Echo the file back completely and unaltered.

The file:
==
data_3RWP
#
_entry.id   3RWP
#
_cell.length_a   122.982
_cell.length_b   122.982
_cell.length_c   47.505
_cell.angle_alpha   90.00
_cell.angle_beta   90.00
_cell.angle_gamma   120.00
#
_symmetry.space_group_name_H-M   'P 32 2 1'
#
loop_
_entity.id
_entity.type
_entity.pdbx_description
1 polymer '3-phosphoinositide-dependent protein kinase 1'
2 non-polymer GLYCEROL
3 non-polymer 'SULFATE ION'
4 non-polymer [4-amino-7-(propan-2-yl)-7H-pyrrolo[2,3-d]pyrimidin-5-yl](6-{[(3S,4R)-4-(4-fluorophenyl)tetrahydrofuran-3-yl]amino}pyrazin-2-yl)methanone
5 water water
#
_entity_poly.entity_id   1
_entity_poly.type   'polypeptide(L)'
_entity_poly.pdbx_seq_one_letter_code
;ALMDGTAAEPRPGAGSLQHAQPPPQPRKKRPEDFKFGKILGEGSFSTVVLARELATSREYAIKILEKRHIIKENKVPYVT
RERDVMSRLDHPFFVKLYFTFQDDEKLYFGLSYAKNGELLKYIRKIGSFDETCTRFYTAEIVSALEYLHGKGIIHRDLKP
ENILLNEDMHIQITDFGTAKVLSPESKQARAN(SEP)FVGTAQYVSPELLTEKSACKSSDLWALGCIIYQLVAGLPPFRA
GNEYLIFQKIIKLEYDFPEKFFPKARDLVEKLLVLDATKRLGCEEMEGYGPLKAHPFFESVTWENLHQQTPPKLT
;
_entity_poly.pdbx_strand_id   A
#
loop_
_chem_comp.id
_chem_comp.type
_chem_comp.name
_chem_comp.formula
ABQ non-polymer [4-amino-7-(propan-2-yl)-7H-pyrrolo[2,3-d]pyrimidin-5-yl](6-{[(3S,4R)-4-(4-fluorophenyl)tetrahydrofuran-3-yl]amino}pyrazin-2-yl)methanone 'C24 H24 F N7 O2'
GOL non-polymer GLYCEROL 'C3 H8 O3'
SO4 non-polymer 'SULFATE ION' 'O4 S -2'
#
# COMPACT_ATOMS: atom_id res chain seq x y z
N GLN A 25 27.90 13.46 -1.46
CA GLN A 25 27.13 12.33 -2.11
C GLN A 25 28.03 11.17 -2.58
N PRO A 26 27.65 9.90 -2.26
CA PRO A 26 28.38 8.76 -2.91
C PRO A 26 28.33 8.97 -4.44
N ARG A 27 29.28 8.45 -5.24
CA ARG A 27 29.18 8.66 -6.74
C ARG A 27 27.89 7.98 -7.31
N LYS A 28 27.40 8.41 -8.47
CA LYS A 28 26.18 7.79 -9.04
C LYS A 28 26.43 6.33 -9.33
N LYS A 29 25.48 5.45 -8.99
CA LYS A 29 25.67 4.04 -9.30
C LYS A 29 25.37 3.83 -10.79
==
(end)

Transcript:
data_3RWP
#
_entry.id   3RWP
#
_cell.length_a   122.982
_cell.length_b   122.982
_cell.length_c   47.505
_cell.angle_alpha   90.00
_cell.angle_beta   90.00
_cell.angle_gamma   120.00
#
_symmetry.space_group_name_H-M   'P 32 2 1'
#
loop_
_entity.id
_entity.type
_entity.pdbx_description
1 polymer '3-phosphoinositide-dependent protein kinase 1'
2 non-polymer GLYCEROL
3 non-polymer 'SULFATE ION'
4 non-polymer [4-amino-7-(propan-2-yl)-7H-pyrrolo[2,3-d]pyrimidin-5-yl](6-{[(3S,4R)-4-(4-fluorophenyl)tetrahydrofuran-3-yl]amino}pyrazin-2-yl)methanone
5 water water
#
_entity_poly.entity_id   1
_entity_poly.type   'polypeptide(L)'
_entity_poly.pdbx_seq_one_letter_code
;ALMDGTAAEPRPGAGSLQHAQPPPQPRKKRPEDFKFGKILGEGSFSTVVLARELATSREYAIKILEKRHIIKENKVPYVT
RERDVMSRLDHPFFVKLYFTFQDDEKLYFGLSYAKNGELLKYIRKIGSFDETCTRFYTAEIVSALEYLHGKGIIHRDLKP
ENILLNEDMHIQITDFGTAKVLSPESKQARAN(SEP)FVGTAQYVSPELLTEKSACKSSDLWALGCIIYQLVAGLPPFRA
GNEYLIFQKIIKLEYDFPEKFFPKARDLVEKLLVLDATKRLGCEEMEGYGPLKAHPFFESVTWENLHQQTPPKLT
;
_entity_poly.pdbx_strand_id   A
#
loop_
_chem_comp.id
_chem_comp.type
_chem_comp.name
_chem_comp.formula
ABQ non-polymer [4-amino-7-(propan-2-yl)-7H-pyrrolo[2,3-d]pyrimidin-5-yl](6-{[(3S,4R)-4-(4-fluorophenyl)tetrahydrofuran-3-yl]amino}pyrazin-2-yl)methanone 'C24 H24 F N7 O2'
GOL non-polymer GLYCEROL 'C3 H8 O3'
SO4 non-polymer 'SULFATE ION' 'O4 S -2'
#
# COMPACT_ATOMS: atom_id res chain seq x y z
N GLN A 25 27.90 13.46 -1.46
CA GLN A 25 27.13 12.33 -2.11
C GLN A 25 28.03 11.17 -2.58
N PRO A 26 27.65 9.90 -2.26
CA PRO A 26 28.38 8.76 -2.91
C PRO A 26 28.33 8.97 -4.44
N ARG A 27 29.28 8.45 -5.24
CA ARG A 27 29.18 8.66 -6.74
C ARG A 27 27.89 7.98 -7.31
N LYS A 28 27.40 8.41 -8.47
CA LYS A 28 26.18 7.79 -9.04
C LYS A 28 26.43 6.33 -9.33
N LYS A 29 25.48 5.45 -8.99
CA LYS A 29 25.67 4.04 -9.30
C LYS A 29 25.37 3.83 -10.79